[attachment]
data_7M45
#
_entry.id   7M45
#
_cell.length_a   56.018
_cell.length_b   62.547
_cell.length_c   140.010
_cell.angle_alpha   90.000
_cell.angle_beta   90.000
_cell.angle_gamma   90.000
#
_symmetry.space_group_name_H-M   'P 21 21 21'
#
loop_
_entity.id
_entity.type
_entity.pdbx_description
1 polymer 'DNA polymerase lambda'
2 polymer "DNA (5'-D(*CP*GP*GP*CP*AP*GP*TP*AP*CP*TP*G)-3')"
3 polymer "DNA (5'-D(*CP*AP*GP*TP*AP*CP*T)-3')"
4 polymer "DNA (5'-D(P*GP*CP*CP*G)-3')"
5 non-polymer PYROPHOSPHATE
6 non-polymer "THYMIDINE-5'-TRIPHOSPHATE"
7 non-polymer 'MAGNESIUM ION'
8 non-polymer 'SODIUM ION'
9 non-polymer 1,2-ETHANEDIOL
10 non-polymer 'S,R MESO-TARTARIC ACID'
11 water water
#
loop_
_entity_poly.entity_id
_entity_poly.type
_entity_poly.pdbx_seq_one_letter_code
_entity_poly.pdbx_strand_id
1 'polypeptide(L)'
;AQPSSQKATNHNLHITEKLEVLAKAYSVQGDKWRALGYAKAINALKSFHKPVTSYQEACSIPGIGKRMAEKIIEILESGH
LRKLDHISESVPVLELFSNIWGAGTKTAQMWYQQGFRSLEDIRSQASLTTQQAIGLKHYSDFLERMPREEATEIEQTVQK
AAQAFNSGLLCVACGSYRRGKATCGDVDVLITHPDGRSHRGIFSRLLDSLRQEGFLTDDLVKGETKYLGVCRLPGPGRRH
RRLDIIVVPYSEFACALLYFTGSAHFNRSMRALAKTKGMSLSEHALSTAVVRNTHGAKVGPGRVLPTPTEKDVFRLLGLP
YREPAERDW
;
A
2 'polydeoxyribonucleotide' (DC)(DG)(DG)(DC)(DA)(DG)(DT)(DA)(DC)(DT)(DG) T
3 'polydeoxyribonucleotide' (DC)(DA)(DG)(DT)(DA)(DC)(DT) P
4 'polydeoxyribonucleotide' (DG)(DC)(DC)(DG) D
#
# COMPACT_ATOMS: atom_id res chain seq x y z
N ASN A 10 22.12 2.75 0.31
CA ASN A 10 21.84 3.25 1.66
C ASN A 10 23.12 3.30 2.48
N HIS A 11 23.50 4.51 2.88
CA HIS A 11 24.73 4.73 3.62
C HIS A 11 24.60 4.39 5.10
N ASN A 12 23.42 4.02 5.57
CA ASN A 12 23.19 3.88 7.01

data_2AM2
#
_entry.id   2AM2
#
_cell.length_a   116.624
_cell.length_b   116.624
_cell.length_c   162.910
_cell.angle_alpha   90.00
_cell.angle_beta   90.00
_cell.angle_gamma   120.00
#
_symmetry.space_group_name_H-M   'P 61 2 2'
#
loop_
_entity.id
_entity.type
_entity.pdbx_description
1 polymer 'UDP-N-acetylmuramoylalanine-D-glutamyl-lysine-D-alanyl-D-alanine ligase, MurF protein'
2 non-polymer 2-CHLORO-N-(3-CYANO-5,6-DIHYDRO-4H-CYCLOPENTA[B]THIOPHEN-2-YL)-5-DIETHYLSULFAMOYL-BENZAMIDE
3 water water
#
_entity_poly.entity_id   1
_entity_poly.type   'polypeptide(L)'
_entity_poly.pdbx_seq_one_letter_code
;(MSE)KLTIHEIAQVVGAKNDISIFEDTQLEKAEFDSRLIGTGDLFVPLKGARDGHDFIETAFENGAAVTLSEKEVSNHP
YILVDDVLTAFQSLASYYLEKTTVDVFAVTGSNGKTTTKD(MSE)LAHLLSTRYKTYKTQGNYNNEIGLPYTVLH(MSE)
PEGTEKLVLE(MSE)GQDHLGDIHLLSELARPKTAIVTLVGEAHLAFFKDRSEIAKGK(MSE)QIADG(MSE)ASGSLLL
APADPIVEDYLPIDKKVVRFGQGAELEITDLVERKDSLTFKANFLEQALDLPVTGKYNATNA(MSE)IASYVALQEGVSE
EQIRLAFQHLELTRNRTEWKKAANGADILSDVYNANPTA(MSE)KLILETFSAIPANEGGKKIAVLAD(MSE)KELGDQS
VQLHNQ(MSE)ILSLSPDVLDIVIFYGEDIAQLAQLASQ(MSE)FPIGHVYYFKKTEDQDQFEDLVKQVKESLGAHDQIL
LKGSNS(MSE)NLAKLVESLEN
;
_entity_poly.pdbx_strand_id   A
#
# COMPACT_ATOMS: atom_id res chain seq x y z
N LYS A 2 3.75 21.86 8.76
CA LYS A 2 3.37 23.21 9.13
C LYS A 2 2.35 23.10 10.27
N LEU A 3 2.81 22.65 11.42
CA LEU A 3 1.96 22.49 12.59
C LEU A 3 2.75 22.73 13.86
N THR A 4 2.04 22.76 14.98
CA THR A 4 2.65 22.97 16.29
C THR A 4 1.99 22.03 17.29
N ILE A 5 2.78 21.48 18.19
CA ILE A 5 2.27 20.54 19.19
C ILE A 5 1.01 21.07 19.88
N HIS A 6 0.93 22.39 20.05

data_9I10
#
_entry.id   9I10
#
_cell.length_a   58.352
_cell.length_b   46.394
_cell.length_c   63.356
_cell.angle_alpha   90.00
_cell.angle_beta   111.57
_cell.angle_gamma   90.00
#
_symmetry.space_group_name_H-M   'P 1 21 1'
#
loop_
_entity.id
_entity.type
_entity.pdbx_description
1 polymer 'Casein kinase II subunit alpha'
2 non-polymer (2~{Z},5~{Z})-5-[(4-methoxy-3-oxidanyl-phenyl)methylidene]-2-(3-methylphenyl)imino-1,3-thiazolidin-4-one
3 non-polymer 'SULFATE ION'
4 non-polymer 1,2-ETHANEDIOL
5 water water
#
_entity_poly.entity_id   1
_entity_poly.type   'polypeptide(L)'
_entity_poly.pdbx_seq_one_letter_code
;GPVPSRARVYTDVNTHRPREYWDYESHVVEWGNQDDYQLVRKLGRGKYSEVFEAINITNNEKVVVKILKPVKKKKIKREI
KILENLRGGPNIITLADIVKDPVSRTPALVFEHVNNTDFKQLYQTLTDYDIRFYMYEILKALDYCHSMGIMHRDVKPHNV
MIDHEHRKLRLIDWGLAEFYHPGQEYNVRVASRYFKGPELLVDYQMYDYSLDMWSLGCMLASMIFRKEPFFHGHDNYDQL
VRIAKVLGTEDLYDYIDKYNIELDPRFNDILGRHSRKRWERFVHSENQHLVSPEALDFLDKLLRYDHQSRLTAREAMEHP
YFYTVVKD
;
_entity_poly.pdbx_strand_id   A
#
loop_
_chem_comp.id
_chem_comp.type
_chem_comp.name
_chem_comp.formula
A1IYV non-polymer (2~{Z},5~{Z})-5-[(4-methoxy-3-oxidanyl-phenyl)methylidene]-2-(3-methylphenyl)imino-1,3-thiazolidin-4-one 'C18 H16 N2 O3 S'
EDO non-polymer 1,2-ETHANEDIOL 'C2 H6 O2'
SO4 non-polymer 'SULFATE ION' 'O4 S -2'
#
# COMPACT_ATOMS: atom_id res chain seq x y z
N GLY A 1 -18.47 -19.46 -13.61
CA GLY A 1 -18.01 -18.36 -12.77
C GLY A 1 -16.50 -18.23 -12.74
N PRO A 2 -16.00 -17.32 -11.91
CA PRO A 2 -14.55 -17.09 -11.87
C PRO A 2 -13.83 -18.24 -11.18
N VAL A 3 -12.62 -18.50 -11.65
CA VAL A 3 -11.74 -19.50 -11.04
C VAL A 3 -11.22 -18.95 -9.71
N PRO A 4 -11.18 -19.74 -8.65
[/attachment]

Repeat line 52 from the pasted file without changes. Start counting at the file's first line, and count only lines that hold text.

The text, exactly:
CA HIS A 11 24.73 4.73 3.62